Tag Archives: Nuchal Translucency

Perfect To Me

7 Jul

During my 4th month of pregnancy, the uncertainty of what was going on with my ladybug was at its highest. I didn’t know if she would survive to term, and if she did – I didn’t know what, if anything would be wrong. The only thing we knew at this point for sure was that she was a girl, had a high Nuchal Translucency measurement, and short femurs. Everything aside from that was in the hands of the powers that be.

On one day in particular I remember returning to work from a weekly ultrasound appointment feeling a little down because the findings hadn’t improved. I was still at this point very quiet about what I shared with others, but felt compelled to let a co-worker know what was going on.

Every day I wake up and repeat the words that she told me. (One of my many mantras). “No matter what comes to be with this baby girl when she is born – she will always be perfect to you.”  Catherine, you couldn’t have been more right, I don’t see ladybug as being a 19 month old who looks like a 5 month old. I see her as my sweet little baby girl. Age is just a number and I know that she will reach the milestones she is meant to reach at her own pace. I don’t see ladybug as being developmentally or physically delayed – she is exactly where she should be.  I try not to stress about having to feed her through a tube in her tummy – maybe she will eat orally again maybe she wont. There is only one person who knows the answer and right now she is quite content with taking the odd ‘Mum Mum’ (rice rusks cookie) and otherwise being tube fed. To me my ladybug is perfect CDG and all. Albeit I may have the odd breakdown about her health issues now and then after all I am human but I wouldn’t want to change a single thing.  Sometimes you just need to a new perspective on things to remind you what is really important.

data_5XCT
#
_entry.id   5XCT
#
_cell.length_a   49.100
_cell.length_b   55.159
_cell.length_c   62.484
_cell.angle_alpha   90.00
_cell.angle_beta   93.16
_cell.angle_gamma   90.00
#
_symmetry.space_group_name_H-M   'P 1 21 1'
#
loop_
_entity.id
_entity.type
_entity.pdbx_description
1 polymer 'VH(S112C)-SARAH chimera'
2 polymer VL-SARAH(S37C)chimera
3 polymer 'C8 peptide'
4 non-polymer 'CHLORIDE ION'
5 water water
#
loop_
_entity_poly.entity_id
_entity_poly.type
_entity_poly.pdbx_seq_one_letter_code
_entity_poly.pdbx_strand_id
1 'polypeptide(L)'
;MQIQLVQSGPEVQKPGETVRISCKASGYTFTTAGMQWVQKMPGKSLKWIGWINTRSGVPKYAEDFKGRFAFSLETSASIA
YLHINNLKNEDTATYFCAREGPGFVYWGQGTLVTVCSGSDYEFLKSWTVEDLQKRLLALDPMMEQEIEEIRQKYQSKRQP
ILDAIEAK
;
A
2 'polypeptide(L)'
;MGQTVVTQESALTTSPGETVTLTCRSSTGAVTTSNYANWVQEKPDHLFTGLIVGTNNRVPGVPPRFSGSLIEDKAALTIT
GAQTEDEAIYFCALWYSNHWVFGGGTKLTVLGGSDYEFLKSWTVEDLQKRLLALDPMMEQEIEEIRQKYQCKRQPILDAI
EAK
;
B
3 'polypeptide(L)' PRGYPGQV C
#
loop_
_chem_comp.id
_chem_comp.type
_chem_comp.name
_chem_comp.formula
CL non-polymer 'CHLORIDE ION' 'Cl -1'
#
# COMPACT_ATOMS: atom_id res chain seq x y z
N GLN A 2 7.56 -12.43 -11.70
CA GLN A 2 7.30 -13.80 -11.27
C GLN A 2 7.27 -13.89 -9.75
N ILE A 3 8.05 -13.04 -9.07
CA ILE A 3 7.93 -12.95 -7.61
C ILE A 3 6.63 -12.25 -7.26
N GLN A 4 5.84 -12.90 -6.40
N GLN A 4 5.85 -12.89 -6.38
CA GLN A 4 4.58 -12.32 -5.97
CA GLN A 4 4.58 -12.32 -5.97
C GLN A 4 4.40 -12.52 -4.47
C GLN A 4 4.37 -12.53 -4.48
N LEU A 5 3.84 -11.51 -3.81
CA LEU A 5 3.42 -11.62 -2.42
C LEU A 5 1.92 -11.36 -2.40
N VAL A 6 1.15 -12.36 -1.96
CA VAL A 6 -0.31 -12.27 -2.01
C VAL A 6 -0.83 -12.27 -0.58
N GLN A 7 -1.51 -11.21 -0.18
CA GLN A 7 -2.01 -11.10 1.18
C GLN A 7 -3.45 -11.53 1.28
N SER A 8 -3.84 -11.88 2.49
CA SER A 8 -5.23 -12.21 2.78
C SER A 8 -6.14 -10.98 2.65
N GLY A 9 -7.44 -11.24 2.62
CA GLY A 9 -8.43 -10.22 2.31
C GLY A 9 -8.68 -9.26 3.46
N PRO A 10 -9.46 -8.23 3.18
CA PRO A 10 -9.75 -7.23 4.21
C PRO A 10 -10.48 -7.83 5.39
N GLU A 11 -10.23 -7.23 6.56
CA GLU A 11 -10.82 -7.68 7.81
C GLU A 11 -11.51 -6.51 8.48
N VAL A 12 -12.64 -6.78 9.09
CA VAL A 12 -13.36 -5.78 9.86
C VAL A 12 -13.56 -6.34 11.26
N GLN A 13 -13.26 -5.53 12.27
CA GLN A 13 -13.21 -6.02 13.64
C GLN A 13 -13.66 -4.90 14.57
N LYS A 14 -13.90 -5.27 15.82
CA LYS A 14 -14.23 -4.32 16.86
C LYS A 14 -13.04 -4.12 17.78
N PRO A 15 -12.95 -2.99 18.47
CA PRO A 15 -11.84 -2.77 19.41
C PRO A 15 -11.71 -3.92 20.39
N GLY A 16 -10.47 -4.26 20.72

This poem was recently posted by a CDG family member and I don’t think I could sum up how I feel about having a daughter with special needs better.

My Perfect Child

As my children were born, I wanted them
to be perfect. When they were babies, I
wanted them to smile and be content
playing with their toys. I wanted them to
be happy and to laugh continually
in-stead of crying and being demanding. I
wanted them to see the beautiful side
of life.
As they grew older, I wanted them to
be giving instead of selfish. I wanted
them to skip the terrible twos. I wanted
them to stay innocent forever.
As they became teen-agers, I wanted
them to be obedient and not rebellious,
mannerly and not mouthy. I wanted them
to be full of love, gentle and
“Oh, God, give me a child like this” was
often my prayer. One day he did. Some
call him handicapped… I call him Perfect!!

Source/Author Unknown